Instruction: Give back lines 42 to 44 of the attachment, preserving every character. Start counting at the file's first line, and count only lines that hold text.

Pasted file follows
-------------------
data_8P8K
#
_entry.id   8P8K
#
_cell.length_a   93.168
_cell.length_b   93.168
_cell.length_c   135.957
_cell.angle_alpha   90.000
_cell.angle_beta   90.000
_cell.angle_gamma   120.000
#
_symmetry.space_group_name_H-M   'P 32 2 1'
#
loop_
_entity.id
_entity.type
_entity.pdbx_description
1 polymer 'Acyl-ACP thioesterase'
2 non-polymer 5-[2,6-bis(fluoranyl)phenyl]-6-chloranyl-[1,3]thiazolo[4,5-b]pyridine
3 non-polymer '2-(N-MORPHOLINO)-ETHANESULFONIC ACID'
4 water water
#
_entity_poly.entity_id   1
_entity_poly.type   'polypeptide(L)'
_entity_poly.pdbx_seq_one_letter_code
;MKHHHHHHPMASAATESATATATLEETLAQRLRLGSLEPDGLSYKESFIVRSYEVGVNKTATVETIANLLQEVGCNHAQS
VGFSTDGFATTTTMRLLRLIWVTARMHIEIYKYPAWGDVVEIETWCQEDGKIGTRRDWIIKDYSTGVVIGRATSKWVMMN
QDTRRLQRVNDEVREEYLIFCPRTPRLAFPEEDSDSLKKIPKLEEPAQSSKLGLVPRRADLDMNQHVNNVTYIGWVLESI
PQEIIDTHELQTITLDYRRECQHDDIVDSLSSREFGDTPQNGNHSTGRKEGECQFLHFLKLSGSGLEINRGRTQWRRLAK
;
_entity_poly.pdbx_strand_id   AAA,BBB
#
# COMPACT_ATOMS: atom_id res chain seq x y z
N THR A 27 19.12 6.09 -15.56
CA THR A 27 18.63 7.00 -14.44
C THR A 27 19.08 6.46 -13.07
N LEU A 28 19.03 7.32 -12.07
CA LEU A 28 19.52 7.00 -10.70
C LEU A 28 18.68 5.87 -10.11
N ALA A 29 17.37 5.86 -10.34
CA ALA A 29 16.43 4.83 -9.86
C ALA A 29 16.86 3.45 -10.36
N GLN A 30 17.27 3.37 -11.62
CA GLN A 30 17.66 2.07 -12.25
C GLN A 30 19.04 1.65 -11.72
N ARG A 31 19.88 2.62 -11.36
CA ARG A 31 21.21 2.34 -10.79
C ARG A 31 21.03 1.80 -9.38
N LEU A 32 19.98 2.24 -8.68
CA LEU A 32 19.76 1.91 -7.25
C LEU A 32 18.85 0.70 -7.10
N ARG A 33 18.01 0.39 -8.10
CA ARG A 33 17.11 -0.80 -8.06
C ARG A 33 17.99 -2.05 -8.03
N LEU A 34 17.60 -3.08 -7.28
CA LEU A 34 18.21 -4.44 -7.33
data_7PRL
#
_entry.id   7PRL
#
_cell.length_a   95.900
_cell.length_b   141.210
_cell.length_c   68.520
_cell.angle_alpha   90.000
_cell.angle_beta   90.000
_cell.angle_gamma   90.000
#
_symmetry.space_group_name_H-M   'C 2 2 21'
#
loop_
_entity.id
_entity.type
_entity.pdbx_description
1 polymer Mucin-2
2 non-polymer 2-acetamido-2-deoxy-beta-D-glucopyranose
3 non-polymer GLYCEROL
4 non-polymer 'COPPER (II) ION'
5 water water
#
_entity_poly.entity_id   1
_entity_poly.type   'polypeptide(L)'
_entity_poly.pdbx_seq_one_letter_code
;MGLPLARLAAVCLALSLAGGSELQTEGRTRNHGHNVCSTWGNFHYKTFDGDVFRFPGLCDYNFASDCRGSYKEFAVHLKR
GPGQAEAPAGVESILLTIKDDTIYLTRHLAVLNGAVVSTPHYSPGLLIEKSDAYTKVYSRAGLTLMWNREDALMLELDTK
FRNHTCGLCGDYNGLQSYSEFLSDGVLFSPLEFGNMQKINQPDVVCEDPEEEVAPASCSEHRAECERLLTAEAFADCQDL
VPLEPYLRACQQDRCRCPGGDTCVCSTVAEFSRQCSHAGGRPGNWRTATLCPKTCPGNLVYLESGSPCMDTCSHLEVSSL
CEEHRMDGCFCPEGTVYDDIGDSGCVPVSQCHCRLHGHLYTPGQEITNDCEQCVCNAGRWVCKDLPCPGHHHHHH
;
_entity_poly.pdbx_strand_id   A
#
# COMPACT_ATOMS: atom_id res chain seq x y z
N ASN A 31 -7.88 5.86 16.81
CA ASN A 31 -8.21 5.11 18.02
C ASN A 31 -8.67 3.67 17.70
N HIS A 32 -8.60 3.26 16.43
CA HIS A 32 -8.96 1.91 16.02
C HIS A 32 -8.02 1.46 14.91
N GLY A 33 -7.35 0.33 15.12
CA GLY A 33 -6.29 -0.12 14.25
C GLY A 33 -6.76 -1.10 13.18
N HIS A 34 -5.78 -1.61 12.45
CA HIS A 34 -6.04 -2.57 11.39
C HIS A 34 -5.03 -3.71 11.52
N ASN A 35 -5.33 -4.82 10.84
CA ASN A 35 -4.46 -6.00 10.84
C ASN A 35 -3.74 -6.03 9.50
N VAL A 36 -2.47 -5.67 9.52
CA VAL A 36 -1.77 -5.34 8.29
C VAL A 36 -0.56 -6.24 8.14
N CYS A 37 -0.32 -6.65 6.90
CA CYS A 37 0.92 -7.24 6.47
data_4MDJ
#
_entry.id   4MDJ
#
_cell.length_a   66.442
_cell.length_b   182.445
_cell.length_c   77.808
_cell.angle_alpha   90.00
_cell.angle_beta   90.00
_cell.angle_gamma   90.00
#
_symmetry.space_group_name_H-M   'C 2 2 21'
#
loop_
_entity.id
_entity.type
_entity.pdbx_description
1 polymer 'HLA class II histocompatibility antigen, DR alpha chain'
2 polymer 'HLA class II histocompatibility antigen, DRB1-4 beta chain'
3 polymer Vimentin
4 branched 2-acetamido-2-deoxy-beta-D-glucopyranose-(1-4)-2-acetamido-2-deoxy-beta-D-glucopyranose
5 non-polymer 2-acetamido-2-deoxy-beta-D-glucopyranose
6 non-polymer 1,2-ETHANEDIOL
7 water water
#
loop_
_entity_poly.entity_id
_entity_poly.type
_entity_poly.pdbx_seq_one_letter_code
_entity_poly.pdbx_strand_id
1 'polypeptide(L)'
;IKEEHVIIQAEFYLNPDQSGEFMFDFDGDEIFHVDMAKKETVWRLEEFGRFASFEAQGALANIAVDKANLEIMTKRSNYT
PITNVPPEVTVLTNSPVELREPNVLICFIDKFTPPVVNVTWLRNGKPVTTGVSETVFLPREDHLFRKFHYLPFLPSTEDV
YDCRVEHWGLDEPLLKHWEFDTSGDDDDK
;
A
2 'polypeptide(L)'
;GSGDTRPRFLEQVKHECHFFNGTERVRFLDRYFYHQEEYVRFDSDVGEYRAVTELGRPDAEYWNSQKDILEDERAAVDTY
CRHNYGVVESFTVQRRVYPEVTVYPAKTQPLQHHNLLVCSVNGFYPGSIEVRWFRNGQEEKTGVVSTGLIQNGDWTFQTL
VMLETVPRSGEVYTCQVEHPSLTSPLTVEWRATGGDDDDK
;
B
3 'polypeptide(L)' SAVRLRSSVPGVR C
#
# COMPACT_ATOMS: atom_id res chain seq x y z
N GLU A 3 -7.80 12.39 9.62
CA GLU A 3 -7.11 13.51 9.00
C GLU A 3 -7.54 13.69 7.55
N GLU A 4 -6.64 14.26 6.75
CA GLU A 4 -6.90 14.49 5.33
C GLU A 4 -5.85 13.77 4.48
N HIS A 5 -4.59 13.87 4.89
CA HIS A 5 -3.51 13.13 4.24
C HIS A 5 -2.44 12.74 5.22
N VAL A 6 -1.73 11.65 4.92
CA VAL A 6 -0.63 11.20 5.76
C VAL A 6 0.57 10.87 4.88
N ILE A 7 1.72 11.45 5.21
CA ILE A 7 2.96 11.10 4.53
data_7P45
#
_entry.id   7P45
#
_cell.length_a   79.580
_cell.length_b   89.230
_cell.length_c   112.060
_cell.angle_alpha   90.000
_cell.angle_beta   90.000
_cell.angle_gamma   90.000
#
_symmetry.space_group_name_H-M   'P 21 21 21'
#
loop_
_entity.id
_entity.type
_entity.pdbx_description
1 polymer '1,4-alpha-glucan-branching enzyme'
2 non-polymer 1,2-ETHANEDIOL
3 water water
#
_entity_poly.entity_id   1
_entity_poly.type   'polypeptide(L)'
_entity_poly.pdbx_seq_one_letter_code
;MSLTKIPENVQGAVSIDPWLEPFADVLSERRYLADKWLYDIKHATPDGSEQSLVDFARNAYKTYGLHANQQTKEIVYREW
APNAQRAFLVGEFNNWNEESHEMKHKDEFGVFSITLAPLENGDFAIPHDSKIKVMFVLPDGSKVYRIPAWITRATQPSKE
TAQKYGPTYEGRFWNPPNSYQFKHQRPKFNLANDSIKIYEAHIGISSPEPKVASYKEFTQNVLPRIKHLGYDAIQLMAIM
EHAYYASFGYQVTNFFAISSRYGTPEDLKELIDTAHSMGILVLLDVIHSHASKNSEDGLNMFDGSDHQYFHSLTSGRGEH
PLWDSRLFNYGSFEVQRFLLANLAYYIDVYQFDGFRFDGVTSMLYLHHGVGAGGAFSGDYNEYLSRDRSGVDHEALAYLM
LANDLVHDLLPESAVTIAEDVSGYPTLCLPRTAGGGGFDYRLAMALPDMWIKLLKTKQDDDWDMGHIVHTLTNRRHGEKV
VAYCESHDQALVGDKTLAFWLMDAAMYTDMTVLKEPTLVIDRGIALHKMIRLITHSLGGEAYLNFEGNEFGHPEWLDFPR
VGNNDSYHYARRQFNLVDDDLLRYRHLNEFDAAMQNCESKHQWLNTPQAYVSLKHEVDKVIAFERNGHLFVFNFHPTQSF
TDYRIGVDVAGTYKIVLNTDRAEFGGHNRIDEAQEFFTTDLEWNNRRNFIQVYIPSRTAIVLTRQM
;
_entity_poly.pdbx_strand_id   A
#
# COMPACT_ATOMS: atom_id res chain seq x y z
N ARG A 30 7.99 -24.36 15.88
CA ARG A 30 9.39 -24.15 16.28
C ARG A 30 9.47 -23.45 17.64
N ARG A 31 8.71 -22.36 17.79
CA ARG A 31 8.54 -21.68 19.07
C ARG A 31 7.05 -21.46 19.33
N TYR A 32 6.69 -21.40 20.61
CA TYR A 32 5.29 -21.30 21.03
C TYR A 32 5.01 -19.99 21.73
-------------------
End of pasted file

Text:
C ALA A 29 16.86 3.45 -10.36
N GLN A 30 17.27 3.37 -11.62
CA GLN A 30 17.66 2.07 -12.25